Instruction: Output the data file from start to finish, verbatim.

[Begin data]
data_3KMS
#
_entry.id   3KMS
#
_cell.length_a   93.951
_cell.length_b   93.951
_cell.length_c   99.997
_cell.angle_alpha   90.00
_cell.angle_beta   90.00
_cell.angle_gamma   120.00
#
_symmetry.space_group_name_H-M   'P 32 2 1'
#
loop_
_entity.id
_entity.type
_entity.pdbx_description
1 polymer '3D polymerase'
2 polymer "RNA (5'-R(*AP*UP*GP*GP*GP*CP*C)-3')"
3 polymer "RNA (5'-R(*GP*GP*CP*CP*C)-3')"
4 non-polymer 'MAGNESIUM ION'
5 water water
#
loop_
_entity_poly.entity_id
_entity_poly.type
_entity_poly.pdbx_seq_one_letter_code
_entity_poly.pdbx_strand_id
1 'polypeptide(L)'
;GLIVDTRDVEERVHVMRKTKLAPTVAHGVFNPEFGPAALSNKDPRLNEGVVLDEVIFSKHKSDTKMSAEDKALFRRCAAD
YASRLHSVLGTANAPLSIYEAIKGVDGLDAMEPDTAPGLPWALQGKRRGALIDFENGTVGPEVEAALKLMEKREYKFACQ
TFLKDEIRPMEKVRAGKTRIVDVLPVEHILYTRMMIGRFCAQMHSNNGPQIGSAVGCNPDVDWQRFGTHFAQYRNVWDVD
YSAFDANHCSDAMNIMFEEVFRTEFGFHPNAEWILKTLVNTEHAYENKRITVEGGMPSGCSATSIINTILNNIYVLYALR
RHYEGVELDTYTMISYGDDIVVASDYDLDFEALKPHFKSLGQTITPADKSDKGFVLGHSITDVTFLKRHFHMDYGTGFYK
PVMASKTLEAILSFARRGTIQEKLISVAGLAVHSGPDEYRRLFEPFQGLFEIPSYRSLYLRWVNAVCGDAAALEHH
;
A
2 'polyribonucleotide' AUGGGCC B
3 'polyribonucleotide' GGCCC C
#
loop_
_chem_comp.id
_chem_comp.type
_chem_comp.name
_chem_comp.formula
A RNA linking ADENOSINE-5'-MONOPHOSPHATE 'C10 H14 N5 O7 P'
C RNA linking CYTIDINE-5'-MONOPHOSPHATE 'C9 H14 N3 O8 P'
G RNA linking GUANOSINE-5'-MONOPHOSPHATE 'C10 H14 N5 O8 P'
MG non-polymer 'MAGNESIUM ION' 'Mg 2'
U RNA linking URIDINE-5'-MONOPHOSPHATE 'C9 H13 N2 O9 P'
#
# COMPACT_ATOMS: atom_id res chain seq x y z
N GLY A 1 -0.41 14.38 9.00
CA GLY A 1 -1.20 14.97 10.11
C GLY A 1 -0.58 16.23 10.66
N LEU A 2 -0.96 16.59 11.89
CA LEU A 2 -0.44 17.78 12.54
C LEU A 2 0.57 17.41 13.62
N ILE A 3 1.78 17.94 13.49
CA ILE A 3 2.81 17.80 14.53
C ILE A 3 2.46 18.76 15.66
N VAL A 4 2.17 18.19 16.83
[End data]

data_3KMS
#
_entry.id   3KMS
#
_cell.length_a   93.951
_cell.length_b   93.951
_cell.length_c   99.997
_cell.angle_alpha   90.00
_cell.angle_beta   90.00
_cell.angle_gamma   120.00
#
_symmetry.space_group_name_H-M   'P 32 2 1'
#
loop_
_entity.id
_entity.type
_entity.pdbx_description
1 polymer '3D polymerase'
2 polymer "RNA (5'-R(*AP*UP*GP*GP*GP*CP*C)-3')"
3 polymer "RNA (5'-R(*GP*GP*CP*CP*C)-3')"
4 non-polymer 'MAGNESIUM ION'
5 water water
#
loop_
_entity_poly.entity_id
_entity_poly.type
_entity_poly.pdbx_seq_one_letter_code
_entity_poly.pdbx_strand_id
1 'polypeptide(L)'
;GLIVDTRDVEERVHVMRKTKLAPTVAHGVFNPEFGPAALSNKDPRLNEGVVLDEVIFSKHKSDTKMSAEDKALFRRCAAD
YASRLHSVLGTANAPLSIYEAIKGVDGLDAMEPDTAPGLPWALQGKRRGALIDFENGTVGPEVEAALKLMEKREYKFACQ
TFLKDEIRPMEKVRAGKTRIVDVLPVEHILYTRMMIGRFCAQMHSNNGPQIGSAVGCNPDVDWQRFGTHFAQYRNVWDVD
YSAFDANHCSDAMNIMFEEVFRTEFGFHPNAEWILKTLVNTEHAYENKRITVEGGMPSGCSATSIINTILNNIYVLYALR
RHYEGVELDTYTMISYGDDIVVASDYDLDFEALKPHFKSLGQTITPADKSDKGFVLGHSITDVTFLKRHFHMDYGTGFYK
PVMASKTLEAILSFARRGTIQEKLISVAGLAVHSGPDEYRRLFEPFQGLFEIPSYRSLYLRWVNAVCGDAAALEHH
;
A
2 'polyribonucleotide' AUGGGCC B
3 'polyribonucleotide' GGCCC C
#
loop_
_chem_comp.id
_chem_comp.type
_chem_comp.name
_chem_comp.formula
A RNA linking ADENOSINE-5'-MONOPHOSPHATE 'C10 H14 N5 O7 P'
C RNA linking CYTIDINE-5'-MONOPHOSPHATE 'C9 H14 N3 O8 P'
G RNA linking GUANOSINE-5'-MONOPHOSPHATE 'C10 H14 N5 O8 P'
MG non-polymer 'MAGNESIUM ION' 'Mg 2'
U RNA linking URIDINE-5'-MONOPHOSPHATE 'C9 H13 N2 O9 P'
#
# COMPACT_ATOMS: atom_id res chain seq x y z
N GLY A 1 -0.41 14.38 9.00
CA GLY A 1 -1.20 14.97 10.11
C GLY A 1 -0.58 16.23 10.66
N LEU A 2 -0.96 16.59 11.89
CA LEU A 2 -0.44 17.78 12.54
C LEU A 2 0.57 17.41 13.62
N ILE A 3 1.78 17.94 13.49
CA ILE A 3 2.81 17.80 14.53
C ILE A 3 2.46 18.76 15.66
N VAL A 4 2.17 18.19 16.83